jeudi 26 octobre 2017

Weekly Recap From the Expedition Lead Scientist, Week of October 16, 2017

ISS - Expedition 53 Mission patch.

Oct. 26, 2017

(Highlights: Week of October 16, 2017) - As the third round of spacewalks for October wrapped up last week, astronauts aboard the International Space Station conducted research that could contribute to better sleep in space and back on Earth, and set up a crystal growth experiment that could contribute to the development of better pharmaceuticals back on Earth.

Image above: ESA astronaut Paolo Nespoli made amateur radio contacts with students in Ireland, Sweden and Italy last week. He can be seen wearing the Drager Double Sensor, which measures core temperature and body chemistry to see how microgravity can alter the circadian rhythm. Image Credits: NASA.

A crew member completed a 36-hour session of data collection for the Circadian Rhythms investigation. Getting a good night’s sleep is important to the health of astronauts in space, as well as people on Earth. Circadian Rhythms studies how the “biological clock” of crew members changes during long-duration spaceflight. During missions, astronauts experience reduced physical activity, and changes in body composition and body temperature. Understanding how these phenomena affect the biological clock could improve performance and health for future crew members. Results could also help treat sleep disorders on Earth, and help people who do shift work or suffer from jet lag.

European Space Agency astronaut Paolo Nespoli installed canister bags as part of the JAXA Protein Crystallization Growth (JAXA PCG) investigation. The canisters contain protein samples prepared by Japanese and Russian researchers from universities, national research institutes, and the private sector in hopes of obtaining high quality protein crystals, and will return to Earth aboard Soyuz 51S after having run for about nine weeks.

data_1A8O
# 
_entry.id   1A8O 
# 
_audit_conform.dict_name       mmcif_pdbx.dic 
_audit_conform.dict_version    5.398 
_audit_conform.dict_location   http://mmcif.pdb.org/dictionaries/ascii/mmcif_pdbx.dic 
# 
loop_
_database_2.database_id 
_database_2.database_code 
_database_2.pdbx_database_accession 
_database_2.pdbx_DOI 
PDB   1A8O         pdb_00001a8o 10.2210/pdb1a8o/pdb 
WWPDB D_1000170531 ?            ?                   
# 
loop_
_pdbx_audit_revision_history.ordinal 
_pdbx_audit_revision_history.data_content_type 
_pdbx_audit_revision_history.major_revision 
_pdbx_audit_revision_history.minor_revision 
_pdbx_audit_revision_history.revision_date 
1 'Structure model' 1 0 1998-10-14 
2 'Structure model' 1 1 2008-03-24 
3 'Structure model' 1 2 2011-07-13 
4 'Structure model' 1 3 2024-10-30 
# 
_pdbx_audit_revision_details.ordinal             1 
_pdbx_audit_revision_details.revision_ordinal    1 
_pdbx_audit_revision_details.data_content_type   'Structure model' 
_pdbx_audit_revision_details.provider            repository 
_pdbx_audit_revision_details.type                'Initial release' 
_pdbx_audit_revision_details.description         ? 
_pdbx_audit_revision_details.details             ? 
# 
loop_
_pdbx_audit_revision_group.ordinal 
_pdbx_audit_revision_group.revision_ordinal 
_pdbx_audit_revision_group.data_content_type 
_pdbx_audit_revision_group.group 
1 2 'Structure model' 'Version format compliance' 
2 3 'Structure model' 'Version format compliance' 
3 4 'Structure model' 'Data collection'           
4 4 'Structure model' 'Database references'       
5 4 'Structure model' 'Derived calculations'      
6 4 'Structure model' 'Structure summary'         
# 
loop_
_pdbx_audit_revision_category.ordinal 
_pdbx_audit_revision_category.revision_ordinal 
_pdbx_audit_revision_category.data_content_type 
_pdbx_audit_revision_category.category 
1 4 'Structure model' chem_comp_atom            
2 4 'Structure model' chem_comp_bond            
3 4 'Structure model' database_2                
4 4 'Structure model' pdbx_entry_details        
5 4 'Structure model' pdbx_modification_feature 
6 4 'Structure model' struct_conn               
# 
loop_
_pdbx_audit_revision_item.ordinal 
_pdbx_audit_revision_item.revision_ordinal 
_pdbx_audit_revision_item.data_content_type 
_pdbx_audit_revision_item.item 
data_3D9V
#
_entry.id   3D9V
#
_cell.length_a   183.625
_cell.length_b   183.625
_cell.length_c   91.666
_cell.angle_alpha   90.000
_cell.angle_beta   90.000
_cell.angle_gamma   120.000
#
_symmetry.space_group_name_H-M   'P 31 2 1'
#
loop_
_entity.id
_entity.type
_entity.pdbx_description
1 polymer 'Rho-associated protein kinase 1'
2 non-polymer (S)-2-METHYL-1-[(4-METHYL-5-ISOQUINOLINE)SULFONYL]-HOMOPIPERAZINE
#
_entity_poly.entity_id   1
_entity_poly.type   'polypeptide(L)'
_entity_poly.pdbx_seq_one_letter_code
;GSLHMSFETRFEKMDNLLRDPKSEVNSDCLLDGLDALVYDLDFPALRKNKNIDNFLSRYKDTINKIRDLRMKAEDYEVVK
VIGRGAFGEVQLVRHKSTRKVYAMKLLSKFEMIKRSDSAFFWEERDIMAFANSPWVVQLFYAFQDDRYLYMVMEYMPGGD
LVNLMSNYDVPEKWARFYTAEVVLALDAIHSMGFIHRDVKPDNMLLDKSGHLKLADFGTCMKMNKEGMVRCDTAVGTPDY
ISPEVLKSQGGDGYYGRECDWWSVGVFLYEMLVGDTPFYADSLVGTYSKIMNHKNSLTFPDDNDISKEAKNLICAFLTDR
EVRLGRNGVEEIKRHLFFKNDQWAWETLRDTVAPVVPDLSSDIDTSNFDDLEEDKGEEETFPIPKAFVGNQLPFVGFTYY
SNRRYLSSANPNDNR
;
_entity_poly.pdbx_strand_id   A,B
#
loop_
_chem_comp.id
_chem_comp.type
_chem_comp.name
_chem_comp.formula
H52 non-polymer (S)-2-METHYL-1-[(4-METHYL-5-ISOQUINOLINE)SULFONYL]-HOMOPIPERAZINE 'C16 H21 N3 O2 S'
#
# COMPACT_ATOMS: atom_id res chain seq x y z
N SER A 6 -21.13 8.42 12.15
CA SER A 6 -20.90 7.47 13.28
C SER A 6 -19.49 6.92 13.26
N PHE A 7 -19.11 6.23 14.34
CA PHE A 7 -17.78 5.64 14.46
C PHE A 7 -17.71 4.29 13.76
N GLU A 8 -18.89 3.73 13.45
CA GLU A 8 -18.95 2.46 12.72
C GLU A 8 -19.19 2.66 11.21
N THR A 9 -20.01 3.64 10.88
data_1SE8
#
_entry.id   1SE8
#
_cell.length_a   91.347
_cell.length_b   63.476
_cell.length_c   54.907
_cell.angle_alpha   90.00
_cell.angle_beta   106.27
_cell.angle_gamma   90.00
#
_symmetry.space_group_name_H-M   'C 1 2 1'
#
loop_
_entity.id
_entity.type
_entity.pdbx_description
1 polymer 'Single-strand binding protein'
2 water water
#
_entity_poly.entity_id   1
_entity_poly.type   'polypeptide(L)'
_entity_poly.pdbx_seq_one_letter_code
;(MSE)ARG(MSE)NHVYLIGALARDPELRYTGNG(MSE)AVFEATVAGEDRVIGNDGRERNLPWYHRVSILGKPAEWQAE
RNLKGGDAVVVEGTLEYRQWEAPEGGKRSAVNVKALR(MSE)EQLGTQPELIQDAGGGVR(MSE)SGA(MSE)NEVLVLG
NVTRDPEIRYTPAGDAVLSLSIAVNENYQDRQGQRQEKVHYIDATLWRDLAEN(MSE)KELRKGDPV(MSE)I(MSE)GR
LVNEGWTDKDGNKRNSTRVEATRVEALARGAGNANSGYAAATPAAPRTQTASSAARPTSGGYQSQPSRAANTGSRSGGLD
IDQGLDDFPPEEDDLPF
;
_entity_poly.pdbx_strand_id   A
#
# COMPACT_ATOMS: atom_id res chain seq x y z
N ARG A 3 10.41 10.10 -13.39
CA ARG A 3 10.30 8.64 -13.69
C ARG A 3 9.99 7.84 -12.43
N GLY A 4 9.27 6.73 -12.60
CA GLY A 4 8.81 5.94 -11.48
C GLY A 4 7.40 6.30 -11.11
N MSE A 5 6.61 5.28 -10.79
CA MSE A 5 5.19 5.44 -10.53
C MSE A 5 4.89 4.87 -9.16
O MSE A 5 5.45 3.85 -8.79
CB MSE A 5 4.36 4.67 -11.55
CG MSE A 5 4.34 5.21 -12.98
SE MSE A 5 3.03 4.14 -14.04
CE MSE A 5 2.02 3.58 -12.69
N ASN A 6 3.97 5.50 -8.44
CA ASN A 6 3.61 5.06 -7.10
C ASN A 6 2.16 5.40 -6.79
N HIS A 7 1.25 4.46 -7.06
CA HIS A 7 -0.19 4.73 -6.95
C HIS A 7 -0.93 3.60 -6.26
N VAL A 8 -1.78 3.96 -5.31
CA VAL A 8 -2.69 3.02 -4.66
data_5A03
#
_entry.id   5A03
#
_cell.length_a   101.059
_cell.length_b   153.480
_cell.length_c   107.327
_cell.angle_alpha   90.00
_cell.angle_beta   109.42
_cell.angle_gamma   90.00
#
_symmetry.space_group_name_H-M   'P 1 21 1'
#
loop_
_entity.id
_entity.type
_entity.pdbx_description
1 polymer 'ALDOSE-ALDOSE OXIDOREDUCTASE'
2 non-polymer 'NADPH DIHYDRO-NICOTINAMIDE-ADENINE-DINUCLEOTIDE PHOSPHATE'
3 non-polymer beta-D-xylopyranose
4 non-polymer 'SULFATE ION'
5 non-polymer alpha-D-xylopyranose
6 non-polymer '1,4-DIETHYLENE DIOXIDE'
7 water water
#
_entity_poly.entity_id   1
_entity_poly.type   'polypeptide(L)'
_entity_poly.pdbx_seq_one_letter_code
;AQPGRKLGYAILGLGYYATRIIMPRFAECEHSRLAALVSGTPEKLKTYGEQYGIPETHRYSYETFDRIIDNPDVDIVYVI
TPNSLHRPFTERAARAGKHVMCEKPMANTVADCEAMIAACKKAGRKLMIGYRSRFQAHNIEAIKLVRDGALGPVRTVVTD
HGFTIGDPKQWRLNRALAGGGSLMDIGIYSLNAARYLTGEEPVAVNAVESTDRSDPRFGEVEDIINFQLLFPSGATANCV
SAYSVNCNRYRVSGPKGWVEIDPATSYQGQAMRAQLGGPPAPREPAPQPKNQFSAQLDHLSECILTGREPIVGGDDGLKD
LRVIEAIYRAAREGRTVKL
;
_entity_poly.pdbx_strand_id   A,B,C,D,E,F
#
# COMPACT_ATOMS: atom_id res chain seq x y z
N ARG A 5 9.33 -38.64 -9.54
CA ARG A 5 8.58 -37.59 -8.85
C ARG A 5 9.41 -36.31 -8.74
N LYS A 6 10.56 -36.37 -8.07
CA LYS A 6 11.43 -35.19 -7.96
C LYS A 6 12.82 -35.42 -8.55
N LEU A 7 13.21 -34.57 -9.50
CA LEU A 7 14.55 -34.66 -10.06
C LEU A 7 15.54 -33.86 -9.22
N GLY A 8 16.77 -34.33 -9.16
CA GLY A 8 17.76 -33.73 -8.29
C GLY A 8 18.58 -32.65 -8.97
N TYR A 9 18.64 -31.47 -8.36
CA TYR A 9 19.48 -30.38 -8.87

Image above: NASA astronaut Joe Acaba captured photo documentation of the growth progress of the current crop of plants in the Veggie facility. This is the first time a mix variety of three leafy greens will be grown at the same time: mizuna, red romaine lettuce, and Wehldmon’s green lettuce. Image Credit: NASA.

Crystals grown on Earth are impacted by gravity, which may affect the way the molecules align on the surface of the crystal. Researchers have discovered that growing crystals aboard the space station allows for slower growth and higher quality crystals. Detailed analysis of high quality protein crystal structures is useful in designing new pharmaceuticals and catalysts for a wide range of industries.

During the week, Nespoli spoke with students in Ireland, Sweden and Italy via several amateur radio contacts. International Space Station Ham Radio also known as Amateur Radio on the International Space Station (ARISS)) allows groups of students in schools, camps, museums and planetariums to hold a conversation with the people living in space. As the orbiting laboratory passes overhead, students have between five and eight minutes to ask crew members 10 to 20 questions.

Space to Ground: Teacher On Board: 10/20/2017

Video above: NASA's Space to Ground is your weekly update on what's happening aboard the International Space Station. Video Credit: NASA.

Progress was also made on the following investigations last week: Veg-03, Meteor, Biochemical Profile, Fine Motor Skills, Space Headaches, ACE-T-6, Nano Step and MED-2.

Related links:

Circadian Rhythms:

JAXA Protein Crystallization Growth (JAXA PCG):

Radio on the International Space Station (ARISS):



Biochemical Profile:

Fine Motor Skills:

Space Headaches:


Nano Step:


Space Station Research and Technology:

International Space Station (ISS):

Images (mentioned), Video (mentioned), Text, Credits: NASA/Michael Johnson/John Love, Lead Increment Scientist Expeditions 53 & 54.

Best regards,

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